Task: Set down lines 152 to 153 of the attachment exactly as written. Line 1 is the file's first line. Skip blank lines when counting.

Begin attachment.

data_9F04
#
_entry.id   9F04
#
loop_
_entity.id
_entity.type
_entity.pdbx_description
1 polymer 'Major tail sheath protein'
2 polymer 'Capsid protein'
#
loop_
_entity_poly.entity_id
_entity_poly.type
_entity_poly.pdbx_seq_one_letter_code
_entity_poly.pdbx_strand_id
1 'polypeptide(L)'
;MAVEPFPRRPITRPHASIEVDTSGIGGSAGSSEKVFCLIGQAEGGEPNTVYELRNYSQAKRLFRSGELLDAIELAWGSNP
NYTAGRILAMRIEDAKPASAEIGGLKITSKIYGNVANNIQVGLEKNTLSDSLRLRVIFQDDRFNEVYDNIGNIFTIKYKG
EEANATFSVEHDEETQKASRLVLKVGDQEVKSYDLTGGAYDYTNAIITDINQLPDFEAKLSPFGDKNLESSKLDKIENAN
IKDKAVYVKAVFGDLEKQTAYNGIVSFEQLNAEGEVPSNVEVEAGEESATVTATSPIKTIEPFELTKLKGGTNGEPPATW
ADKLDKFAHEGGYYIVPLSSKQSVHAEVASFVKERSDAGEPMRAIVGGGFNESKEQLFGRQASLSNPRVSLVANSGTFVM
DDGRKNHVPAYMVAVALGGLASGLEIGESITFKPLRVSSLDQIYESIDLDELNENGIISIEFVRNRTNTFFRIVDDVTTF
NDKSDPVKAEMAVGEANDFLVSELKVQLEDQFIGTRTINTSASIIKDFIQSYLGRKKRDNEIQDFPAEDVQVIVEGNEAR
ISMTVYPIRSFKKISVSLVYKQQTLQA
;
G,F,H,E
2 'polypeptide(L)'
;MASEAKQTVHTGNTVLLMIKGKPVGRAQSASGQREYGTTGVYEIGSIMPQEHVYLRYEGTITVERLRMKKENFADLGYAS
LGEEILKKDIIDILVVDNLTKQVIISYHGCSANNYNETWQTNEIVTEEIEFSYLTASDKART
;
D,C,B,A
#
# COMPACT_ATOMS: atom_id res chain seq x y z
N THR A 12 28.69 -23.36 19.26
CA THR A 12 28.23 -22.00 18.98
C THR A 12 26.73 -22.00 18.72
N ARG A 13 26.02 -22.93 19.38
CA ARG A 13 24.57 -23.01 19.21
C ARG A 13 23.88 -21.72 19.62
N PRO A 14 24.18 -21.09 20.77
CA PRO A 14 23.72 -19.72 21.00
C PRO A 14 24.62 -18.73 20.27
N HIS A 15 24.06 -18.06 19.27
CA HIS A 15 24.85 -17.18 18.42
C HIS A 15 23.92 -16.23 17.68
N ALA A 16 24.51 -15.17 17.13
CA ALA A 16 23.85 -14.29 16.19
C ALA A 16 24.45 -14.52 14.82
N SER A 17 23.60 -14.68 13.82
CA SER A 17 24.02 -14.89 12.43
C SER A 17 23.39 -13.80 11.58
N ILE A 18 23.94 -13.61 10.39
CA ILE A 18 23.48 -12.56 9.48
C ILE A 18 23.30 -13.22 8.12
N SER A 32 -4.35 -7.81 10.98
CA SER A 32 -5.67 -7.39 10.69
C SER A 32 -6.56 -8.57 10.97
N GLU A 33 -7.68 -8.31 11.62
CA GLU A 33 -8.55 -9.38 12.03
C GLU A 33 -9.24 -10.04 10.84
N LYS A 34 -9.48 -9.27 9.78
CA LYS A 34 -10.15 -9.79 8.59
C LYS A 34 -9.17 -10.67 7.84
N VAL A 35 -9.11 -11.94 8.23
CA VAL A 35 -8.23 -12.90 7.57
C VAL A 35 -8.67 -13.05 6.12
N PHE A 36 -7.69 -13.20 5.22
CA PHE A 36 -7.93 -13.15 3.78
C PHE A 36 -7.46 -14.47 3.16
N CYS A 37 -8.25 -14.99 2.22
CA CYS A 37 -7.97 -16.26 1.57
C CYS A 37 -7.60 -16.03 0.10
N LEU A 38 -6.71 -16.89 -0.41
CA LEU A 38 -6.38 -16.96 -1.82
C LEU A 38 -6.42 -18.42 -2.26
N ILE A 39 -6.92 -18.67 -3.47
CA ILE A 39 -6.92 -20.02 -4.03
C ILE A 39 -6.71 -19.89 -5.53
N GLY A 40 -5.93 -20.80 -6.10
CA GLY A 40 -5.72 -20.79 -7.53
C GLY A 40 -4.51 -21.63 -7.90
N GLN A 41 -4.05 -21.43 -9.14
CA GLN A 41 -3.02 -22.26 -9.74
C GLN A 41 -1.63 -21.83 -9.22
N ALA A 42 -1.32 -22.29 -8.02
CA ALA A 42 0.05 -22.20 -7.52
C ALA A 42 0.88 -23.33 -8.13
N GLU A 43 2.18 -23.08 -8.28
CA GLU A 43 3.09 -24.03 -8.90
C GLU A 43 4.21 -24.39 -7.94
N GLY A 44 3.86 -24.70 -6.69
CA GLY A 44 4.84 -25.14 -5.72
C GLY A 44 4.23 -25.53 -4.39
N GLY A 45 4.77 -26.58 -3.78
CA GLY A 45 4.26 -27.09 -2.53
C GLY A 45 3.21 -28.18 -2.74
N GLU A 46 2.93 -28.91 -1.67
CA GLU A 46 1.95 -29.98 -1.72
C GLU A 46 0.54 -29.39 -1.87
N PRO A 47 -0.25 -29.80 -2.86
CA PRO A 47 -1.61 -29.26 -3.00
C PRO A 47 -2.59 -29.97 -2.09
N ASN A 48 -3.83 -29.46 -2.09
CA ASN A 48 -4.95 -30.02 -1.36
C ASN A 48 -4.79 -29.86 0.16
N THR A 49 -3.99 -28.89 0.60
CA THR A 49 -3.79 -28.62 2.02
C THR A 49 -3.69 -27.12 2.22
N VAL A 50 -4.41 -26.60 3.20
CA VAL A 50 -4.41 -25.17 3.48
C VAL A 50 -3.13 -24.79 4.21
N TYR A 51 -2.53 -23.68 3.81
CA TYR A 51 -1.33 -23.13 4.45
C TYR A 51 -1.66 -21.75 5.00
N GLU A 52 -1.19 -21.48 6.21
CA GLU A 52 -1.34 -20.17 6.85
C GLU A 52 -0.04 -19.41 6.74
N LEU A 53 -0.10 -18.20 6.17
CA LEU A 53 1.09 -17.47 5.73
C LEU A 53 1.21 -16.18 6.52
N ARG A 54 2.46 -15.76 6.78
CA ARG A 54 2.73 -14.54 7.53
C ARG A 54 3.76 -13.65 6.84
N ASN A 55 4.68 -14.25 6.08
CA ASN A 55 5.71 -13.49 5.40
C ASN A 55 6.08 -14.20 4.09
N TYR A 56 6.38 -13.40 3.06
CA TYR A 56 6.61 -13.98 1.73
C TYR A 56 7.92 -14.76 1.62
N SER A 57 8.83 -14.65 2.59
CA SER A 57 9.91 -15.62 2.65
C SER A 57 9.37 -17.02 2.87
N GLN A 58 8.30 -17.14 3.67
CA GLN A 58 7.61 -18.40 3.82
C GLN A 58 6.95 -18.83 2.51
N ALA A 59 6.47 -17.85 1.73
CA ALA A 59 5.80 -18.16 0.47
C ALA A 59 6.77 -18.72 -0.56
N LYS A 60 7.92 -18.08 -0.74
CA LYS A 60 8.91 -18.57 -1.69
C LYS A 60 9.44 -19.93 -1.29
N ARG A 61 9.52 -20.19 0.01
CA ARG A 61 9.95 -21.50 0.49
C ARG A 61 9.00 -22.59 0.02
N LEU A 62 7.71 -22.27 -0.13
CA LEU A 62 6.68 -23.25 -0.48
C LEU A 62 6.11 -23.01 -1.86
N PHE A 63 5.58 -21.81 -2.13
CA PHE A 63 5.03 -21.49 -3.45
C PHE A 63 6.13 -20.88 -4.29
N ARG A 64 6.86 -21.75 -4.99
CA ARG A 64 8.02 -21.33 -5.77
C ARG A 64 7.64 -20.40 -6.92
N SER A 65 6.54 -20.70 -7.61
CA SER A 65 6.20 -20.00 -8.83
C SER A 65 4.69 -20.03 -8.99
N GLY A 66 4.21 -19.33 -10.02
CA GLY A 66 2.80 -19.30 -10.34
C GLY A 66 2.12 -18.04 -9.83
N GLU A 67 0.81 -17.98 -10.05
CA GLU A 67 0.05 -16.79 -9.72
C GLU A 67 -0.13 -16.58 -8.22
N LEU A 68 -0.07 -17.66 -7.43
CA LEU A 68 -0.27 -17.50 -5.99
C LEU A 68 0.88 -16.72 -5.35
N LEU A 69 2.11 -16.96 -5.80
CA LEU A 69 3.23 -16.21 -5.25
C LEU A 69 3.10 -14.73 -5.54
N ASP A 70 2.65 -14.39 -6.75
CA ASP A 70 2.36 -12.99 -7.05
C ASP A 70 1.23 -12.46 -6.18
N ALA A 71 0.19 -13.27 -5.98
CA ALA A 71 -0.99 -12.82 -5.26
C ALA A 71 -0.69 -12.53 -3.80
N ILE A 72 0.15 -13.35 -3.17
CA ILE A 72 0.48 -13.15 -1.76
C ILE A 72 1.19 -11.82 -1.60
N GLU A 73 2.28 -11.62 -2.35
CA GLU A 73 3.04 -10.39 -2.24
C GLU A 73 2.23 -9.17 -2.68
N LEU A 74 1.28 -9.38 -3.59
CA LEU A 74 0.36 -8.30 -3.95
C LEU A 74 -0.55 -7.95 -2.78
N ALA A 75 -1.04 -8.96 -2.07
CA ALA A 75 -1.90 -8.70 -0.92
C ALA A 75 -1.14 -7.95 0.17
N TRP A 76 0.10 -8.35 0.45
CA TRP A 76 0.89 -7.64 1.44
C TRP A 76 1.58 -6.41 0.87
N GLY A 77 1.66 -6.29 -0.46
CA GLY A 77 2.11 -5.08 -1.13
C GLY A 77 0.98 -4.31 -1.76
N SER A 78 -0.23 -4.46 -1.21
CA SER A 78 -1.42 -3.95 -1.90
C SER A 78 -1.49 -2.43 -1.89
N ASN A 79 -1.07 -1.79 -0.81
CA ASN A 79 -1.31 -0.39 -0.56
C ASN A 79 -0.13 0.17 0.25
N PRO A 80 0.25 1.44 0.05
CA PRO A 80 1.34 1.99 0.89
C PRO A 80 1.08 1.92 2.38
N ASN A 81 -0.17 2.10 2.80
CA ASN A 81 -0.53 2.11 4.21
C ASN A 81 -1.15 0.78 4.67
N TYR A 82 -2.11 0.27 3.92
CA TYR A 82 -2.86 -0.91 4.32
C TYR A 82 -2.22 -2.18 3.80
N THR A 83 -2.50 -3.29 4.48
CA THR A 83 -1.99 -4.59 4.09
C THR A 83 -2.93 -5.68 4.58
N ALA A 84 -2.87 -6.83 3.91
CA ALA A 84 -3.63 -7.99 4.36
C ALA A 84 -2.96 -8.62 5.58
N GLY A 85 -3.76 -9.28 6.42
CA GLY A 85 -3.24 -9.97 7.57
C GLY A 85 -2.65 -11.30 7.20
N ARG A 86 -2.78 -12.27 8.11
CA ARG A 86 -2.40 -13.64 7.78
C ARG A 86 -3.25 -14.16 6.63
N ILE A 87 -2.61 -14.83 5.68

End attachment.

N ARG A 64 6.86 -21.75 -4.99
CA ARG A 64 8.02 -21.33 -5.77